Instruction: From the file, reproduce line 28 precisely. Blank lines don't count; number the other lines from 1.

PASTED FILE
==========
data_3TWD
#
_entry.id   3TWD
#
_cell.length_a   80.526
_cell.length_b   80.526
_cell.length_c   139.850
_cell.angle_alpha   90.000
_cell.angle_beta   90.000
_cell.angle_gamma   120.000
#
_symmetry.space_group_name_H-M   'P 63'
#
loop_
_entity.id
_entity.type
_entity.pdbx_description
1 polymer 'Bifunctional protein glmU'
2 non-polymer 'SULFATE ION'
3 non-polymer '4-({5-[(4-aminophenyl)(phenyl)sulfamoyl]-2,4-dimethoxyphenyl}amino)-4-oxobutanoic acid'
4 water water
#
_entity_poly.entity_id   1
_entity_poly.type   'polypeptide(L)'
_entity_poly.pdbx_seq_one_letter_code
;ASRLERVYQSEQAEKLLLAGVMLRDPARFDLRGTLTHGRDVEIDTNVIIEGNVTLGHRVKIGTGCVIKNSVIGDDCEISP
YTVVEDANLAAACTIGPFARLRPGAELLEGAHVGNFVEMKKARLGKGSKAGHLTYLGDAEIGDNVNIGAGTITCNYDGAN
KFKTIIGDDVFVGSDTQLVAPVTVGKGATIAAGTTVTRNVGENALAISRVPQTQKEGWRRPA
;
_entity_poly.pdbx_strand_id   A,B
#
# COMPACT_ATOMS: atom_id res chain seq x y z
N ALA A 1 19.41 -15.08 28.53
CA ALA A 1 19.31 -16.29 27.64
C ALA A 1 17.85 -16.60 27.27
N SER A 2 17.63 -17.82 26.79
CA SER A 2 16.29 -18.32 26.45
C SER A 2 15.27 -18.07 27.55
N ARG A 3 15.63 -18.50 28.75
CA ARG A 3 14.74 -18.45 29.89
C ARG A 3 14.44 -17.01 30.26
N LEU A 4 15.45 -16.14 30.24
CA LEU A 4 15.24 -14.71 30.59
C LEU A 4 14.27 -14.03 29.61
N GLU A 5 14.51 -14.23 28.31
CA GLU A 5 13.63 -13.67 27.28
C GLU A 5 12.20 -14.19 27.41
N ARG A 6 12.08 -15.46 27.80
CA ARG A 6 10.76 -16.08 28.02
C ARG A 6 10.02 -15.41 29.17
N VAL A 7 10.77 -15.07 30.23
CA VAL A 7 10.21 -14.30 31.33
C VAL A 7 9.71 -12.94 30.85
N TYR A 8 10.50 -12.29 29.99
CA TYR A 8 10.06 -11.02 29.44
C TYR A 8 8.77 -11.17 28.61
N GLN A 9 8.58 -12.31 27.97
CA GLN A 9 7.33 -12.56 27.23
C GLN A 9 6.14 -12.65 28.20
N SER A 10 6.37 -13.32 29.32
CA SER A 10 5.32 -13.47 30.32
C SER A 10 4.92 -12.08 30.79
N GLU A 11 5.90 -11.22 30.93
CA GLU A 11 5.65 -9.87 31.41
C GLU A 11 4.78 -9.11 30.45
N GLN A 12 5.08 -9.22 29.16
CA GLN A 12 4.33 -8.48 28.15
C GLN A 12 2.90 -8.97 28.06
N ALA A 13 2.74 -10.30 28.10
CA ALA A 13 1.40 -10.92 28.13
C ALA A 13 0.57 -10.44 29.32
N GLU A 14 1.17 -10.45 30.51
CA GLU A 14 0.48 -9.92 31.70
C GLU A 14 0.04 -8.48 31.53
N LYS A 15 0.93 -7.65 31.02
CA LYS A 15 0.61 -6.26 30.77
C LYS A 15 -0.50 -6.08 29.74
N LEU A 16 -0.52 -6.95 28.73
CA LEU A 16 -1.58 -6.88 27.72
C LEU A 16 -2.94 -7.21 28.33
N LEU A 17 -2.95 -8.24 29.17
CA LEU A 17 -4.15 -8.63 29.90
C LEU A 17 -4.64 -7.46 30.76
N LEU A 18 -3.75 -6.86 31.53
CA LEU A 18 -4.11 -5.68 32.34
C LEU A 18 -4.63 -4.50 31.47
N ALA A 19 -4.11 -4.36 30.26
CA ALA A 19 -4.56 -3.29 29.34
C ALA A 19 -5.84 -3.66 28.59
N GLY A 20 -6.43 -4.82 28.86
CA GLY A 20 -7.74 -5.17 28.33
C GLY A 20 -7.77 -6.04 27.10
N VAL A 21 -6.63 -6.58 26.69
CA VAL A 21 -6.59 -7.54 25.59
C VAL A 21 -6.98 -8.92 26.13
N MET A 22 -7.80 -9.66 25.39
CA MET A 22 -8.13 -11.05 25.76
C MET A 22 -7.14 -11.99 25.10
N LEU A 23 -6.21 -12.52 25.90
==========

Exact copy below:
KFKTIIGDDVFVGSDTQLVAPVTVGKGATIAAGTTVTRNVGENALAISRVPQTQKEGWRRPA